A lot of people are finding it. The American media blitz that greeted the group’s Love Yourself 承 ‘Her’ last fall is back in full force lately, with returns to Ellen and the Billboard Music Awards both generating a deafening excitement on set. That passion translated to 100,000 in first-week sales and 35,000 more units via streaming and track sales. Although “Fake Love” is mostly powered by streaming and track sales, it’s also apparently worming its way into American radio rotation — still the surest measure of mainstream popularity in this country. And if “Fake Love” doesn’t accomplish full top-40 saturation, as with Balvin’s Vibras, the BTS album has abundant ammunition with which to keep plugging away at programmers.

Notably, the lyrics on Love Yourself 轉 ‘Tear’ are split between Korean and English. The songs tend to pingpong between the two languages with an uptempo verve that mirrors the music, ultimately functioning as a Trojan horse for linguistic diversity. Admittedly, it’s hard to seriously argue that a song with a chorus like “FAKE LOVE! FAKE LOVE! FAKE LOVE! FAKE LOVE!” is paving the way for other languages in the American mainstream. But given what we’re seeing with Balvin, it may not be too long before BTS can rule the airwaves in their native tongue.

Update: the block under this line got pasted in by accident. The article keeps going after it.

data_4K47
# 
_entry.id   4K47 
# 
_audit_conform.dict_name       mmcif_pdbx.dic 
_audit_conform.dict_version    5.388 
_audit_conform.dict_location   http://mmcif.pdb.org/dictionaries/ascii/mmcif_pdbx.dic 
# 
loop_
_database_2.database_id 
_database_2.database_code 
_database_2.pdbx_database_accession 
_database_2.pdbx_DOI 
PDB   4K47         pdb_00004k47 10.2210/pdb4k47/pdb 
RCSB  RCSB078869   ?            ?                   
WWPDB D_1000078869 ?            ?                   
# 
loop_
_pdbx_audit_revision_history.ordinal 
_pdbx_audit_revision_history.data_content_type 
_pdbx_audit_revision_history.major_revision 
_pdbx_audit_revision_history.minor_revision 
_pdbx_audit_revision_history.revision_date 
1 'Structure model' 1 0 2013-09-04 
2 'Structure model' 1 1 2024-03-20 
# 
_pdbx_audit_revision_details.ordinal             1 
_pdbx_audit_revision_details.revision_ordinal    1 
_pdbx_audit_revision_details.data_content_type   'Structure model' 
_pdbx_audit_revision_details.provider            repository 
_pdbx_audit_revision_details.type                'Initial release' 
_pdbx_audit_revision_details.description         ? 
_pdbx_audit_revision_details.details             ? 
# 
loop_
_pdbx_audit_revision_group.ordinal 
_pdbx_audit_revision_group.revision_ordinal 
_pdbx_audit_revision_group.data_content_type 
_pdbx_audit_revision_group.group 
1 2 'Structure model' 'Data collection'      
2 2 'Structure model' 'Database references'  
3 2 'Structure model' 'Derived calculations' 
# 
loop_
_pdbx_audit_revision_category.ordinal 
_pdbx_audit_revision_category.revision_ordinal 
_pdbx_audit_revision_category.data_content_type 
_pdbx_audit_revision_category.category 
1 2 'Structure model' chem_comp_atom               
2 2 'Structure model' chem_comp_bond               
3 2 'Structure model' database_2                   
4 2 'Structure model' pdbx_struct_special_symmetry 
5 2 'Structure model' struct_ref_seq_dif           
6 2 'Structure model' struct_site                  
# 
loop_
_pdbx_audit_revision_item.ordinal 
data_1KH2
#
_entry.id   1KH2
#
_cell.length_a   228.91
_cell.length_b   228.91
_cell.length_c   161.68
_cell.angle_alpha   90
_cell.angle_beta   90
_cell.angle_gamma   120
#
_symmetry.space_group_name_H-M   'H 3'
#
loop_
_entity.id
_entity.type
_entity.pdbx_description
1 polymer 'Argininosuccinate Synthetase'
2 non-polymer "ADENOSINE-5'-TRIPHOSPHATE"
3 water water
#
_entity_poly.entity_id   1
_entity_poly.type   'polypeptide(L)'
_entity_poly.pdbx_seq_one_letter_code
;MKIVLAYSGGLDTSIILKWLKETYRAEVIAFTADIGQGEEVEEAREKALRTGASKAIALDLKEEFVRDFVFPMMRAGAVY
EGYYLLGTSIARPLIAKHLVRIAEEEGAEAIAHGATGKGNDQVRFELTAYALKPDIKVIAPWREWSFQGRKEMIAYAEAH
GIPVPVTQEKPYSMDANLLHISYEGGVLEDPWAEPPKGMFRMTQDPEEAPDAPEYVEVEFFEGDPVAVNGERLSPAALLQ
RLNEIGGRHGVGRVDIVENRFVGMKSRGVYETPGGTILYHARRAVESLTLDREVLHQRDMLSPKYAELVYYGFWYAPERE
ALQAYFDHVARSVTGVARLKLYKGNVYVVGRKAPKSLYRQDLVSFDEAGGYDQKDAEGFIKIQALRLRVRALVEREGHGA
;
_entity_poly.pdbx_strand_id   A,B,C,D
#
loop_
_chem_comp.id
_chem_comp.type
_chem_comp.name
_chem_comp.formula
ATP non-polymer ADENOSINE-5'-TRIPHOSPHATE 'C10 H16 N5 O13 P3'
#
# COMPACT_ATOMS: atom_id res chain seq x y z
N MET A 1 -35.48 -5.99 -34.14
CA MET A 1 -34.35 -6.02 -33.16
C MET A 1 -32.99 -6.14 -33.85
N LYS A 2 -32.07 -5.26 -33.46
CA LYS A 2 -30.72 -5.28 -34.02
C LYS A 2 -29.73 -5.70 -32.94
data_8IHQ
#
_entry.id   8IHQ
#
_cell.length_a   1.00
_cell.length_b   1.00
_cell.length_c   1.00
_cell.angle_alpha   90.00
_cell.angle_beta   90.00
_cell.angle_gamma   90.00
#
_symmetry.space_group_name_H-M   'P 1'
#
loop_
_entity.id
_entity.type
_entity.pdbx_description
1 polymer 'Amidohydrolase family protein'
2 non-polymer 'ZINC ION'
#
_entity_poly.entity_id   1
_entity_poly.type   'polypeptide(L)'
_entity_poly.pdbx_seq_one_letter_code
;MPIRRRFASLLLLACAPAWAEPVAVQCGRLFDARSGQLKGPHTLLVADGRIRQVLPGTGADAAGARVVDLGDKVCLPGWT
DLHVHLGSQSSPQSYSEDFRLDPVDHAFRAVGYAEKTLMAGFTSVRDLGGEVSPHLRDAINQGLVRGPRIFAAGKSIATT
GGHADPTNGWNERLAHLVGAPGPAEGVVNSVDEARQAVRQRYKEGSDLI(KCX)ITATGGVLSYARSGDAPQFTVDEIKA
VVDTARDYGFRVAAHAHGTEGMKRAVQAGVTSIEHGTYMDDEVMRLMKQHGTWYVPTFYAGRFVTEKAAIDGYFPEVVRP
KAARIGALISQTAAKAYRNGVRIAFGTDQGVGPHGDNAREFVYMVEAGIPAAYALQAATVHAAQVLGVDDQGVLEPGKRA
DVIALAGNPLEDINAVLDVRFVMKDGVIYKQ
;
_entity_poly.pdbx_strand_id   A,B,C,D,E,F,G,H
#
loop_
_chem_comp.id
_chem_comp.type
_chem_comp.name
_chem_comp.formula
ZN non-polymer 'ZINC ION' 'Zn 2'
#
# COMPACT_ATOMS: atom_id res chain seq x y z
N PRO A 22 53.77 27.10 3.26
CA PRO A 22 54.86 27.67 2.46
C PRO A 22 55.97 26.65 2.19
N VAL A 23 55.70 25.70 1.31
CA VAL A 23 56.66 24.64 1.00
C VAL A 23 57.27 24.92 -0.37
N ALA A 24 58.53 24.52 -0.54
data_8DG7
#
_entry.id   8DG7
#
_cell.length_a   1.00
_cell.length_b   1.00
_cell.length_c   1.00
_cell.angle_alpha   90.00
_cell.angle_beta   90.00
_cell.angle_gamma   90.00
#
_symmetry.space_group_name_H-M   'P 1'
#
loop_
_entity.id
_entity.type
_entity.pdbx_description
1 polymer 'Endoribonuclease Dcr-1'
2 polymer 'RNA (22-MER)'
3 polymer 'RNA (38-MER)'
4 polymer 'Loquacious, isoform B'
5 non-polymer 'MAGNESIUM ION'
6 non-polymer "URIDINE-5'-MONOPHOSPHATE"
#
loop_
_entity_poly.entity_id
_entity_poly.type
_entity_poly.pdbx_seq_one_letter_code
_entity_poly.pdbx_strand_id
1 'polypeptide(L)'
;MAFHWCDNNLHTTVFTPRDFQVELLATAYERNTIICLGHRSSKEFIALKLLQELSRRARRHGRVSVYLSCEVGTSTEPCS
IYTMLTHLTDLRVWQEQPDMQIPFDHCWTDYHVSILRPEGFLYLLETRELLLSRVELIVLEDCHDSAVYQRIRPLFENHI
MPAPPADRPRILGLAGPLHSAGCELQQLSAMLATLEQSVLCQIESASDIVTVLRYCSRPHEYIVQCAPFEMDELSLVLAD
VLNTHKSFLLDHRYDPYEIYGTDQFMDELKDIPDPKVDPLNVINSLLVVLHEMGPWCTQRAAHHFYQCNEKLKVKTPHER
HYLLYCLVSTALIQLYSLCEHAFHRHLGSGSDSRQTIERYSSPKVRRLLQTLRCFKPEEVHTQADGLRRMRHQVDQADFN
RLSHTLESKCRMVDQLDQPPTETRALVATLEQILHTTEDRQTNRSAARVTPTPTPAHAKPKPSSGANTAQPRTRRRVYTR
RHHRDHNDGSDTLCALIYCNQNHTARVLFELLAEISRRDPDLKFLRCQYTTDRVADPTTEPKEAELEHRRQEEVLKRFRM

As mentioned above, it’s a huge chart week for Korean boy band BTS, who have become the first K-pop act to top the Billboard 200 and the first to land a single in the Hot 100 top 10.

First, the album: Love Yourself 轉 ‘Tear’ put up 135,000 equivalent album units and 100,000 in pure sales to debut at #1. Per Billboard, it’s also the best sales week ever for a K-pop album, the first primarily foreign language album to top the chart since Il Divo’s Ancora in 2006, and the first World Music album (as classified by Billboard) to go #1.